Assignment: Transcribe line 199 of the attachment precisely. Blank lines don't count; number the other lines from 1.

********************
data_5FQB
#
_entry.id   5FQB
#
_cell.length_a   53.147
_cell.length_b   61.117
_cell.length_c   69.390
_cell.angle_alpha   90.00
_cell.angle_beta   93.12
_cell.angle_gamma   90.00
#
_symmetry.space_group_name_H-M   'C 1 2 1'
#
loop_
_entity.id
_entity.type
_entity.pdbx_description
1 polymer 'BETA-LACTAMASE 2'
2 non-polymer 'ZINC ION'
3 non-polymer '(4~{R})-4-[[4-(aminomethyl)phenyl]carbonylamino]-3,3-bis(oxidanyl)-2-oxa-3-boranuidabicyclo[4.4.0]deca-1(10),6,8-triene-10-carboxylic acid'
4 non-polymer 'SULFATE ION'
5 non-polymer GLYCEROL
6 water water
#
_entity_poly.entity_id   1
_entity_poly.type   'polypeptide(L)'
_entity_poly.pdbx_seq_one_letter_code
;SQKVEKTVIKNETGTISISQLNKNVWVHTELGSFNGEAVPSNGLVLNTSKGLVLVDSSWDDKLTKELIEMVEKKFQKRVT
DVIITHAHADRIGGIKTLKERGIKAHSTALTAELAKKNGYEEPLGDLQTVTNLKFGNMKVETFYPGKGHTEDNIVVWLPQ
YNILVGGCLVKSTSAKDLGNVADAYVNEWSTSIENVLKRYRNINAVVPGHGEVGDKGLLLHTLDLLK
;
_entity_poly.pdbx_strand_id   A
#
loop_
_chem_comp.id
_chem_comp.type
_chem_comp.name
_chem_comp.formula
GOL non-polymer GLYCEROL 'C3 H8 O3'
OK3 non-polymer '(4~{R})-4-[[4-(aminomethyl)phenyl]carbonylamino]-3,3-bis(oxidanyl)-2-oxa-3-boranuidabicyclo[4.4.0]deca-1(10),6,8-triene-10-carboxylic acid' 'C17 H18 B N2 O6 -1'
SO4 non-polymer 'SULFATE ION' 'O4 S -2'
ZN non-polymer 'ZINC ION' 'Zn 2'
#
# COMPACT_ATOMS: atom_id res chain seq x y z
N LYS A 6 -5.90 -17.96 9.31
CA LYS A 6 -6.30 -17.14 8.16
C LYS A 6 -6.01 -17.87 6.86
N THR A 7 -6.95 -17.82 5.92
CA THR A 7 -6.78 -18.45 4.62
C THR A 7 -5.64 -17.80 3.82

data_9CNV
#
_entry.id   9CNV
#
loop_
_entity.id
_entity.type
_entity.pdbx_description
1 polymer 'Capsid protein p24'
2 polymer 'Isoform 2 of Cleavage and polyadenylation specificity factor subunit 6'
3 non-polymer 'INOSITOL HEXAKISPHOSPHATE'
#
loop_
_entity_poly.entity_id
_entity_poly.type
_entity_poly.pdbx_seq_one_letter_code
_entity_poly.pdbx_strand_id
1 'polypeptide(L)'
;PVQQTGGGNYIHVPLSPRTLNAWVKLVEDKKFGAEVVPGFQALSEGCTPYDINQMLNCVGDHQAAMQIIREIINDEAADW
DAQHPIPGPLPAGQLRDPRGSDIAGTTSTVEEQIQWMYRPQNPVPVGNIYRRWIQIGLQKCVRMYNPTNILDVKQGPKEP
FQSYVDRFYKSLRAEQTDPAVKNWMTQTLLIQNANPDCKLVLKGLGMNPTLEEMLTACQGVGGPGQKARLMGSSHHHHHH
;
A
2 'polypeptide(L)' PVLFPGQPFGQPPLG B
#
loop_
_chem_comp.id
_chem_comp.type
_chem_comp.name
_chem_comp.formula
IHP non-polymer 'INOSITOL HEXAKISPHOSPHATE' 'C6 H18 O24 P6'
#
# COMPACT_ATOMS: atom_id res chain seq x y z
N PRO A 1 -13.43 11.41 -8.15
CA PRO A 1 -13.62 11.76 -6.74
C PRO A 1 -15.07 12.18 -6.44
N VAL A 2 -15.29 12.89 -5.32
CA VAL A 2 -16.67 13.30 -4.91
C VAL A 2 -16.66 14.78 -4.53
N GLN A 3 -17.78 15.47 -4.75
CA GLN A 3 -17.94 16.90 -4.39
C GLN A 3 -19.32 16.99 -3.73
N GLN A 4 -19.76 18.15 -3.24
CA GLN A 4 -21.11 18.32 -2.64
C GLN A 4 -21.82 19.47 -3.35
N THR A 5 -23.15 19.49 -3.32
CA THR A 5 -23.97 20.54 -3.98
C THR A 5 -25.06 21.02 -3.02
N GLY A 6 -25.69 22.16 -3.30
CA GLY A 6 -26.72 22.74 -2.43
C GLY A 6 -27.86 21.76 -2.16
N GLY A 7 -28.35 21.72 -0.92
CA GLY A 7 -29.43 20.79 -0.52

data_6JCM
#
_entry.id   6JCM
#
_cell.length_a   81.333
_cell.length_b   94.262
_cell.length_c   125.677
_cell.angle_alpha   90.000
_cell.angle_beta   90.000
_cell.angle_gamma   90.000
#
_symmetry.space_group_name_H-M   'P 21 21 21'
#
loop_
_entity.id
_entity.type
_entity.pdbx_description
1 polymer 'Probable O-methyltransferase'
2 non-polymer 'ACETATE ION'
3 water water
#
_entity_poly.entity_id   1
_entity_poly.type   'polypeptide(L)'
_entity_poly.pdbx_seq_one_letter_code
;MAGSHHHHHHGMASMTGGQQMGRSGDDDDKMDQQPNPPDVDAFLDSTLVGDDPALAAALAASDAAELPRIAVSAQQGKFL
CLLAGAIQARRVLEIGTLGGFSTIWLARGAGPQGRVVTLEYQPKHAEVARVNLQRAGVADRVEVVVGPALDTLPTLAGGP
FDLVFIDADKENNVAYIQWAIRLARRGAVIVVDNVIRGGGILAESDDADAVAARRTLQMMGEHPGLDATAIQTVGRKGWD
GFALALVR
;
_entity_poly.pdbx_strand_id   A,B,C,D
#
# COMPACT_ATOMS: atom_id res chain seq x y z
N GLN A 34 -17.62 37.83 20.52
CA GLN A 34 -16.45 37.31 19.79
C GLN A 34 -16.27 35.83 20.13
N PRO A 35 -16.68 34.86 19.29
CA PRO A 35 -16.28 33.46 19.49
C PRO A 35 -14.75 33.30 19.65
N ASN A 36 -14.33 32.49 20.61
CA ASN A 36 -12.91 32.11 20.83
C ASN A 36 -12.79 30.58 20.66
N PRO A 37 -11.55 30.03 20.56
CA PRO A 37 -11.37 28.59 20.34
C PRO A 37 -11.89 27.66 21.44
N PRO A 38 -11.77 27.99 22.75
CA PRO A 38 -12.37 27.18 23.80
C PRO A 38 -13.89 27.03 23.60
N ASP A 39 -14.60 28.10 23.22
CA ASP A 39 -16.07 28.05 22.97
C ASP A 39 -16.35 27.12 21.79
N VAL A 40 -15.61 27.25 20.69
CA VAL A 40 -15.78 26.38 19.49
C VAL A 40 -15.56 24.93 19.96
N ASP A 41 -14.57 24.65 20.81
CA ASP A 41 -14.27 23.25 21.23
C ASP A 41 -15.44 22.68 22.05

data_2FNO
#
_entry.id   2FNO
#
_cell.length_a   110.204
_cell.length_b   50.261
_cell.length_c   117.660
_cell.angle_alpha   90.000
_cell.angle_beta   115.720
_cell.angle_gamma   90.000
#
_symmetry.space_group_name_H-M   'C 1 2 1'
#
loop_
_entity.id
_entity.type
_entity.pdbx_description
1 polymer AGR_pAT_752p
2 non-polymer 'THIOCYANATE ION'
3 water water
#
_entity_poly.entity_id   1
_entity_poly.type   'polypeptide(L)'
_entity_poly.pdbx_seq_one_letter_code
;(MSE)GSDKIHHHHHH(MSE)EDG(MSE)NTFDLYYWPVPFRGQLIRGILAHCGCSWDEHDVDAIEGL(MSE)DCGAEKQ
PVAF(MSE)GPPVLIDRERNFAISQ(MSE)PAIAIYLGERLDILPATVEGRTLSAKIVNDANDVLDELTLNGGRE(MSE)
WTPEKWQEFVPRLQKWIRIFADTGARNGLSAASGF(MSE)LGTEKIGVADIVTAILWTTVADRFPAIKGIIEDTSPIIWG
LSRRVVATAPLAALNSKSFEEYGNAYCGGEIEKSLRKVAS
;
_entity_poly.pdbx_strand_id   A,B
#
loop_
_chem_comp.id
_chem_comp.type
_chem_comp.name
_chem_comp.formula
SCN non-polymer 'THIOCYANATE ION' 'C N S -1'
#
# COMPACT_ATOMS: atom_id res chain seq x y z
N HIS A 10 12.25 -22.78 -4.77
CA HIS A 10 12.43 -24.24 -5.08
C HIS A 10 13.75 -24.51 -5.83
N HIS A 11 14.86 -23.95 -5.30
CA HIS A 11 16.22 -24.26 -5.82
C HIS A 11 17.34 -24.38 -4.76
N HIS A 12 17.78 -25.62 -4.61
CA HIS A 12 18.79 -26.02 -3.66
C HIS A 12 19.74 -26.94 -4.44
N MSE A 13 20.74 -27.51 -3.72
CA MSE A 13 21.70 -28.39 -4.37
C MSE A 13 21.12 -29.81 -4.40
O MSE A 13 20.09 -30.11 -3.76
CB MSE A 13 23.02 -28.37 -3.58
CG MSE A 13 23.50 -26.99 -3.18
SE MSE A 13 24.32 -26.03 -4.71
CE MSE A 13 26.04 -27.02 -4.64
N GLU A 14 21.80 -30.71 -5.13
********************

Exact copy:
N HIS A 10 12.25 -22.78 -4.77